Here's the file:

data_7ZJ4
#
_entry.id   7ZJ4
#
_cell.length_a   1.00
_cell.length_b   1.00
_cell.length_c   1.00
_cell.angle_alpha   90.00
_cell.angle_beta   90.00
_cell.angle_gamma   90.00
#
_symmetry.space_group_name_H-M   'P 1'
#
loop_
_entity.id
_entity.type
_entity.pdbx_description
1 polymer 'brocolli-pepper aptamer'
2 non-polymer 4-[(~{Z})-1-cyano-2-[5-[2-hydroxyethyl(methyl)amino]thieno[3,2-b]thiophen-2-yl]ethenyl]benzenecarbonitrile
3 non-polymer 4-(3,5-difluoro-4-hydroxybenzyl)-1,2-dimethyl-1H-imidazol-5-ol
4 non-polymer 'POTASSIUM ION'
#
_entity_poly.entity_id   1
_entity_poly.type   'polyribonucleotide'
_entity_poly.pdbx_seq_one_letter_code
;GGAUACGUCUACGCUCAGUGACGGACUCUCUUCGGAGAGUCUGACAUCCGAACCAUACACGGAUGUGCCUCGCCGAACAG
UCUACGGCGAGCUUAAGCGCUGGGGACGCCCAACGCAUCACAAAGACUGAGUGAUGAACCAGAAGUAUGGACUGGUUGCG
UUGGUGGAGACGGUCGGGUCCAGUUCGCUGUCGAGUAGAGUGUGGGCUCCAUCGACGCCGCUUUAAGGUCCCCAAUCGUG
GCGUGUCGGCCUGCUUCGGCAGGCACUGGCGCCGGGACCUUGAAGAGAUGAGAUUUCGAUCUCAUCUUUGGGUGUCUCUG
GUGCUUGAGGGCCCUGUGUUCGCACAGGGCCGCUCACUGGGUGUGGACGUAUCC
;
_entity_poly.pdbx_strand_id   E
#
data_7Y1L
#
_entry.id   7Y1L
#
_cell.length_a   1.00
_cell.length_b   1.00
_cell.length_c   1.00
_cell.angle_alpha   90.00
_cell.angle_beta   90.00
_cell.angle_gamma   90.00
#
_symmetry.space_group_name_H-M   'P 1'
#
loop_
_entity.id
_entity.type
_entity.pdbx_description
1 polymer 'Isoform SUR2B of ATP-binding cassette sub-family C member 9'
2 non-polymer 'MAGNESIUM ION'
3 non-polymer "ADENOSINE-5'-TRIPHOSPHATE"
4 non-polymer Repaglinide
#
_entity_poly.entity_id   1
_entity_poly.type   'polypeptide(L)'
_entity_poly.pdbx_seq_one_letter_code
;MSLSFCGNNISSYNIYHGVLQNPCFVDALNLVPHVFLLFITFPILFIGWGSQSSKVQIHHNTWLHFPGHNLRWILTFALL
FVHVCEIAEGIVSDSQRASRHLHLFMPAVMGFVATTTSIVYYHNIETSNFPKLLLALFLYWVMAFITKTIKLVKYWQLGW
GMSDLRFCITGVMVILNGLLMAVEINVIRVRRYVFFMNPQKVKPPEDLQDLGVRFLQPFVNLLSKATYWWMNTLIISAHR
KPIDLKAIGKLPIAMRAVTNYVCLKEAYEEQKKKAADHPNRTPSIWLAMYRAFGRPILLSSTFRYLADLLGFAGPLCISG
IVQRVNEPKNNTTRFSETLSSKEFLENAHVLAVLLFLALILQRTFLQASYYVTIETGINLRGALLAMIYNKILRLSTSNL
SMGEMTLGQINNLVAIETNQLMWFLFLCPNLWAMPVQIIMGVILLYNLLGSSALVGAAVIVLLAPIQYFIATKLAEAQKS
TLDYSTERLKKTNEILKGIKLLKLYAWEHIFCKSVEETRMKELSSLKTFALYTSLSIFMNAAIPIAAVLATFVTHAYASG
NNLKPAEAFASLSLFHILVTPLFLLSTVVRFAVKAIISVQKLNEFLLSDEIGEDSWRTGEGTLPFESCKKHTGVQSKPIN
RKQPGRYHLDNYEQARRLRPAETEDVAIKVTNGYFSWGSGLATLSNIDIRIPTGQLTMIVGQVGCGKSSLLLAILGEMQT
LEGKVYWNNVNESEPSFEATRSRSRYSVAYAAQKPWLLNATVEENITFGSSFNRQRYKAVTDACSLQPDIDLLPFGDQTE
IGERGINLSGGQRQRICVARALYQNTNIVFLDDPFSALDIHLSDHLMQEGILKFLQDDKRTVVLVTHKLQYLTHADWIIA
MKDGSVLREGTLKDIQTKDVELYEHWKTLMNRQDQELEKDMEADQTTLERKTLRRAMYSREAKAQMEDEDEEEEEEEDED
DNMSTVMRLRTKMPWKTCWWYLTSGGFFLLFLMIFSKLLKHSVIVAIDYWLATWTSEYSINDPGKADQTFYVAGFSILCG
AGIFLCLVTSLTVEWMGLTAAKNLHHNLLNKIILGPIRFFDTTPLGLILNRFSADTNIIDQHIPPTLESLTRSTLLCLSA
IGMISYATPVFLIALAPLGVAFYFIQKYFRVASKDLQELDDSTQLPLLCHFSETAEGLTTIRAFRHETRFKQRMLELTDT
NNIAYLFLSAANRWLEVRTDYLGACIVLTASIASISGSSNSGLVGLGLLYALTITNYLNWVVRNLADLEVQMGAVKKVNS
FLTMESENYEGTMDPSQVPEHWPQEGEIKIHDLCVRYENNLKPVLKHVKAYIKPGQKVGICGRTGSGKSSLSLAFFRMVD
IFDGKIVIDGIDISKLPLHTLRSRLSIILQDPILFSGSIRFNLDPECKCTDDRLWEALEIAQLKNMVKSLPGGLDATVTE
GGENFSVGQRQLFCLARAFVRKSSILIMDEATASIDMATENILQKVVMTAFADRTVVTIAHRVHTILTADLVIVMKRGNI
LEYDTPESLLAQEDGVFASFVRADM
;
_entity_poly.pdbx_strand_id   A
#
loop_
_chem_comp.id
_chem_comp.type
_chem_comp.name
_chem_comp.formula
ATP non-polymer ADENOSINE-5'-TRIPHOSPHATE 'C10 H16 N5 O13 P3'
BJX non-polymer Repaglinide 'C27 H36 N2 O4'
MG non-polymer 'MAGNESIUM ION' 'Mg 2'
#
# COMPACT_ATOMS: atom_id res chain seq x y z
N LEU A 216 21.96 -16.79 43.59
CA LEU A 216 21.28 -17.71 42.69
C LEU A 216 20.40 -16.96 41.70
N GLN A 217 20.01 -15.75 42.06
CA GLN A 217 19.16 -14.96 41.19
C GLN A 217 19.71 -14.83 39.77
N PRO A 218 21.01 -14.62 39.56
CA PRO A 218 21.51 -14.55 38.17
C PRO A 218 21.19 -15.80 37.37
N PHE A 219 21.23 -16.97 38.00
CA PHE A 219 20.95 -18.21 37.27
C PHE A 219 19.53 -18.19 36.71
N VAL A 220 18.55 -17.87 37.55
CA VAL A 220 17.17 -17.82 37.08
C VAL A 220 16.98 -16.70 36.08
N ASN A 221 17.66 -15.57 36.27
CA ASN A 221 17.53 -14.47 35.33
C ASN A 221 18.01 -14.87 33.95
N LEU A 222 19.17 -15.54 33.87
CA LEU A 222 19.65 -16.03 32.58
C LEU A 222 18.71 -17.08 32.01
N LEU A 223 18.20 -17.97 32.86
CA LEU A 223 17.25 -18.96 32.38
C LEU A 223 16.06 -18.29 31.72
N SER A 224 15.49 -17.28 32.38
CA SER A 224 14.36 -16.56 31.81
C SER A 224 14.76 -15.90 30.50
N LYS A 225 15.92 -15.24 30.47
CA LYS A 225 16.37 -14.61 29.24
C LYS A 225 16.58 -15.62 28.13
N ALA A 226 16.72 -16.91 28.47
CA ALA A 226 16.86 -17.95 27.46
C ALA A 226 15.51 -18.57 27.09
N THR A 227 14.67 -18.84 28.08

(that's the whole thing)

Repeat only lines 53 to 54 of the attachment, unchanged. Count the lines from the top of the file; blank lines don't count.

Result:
3 non-polymer "ADENOSINE-5'-TRIPHOSPHATE"
4 non-polymer Repaglinide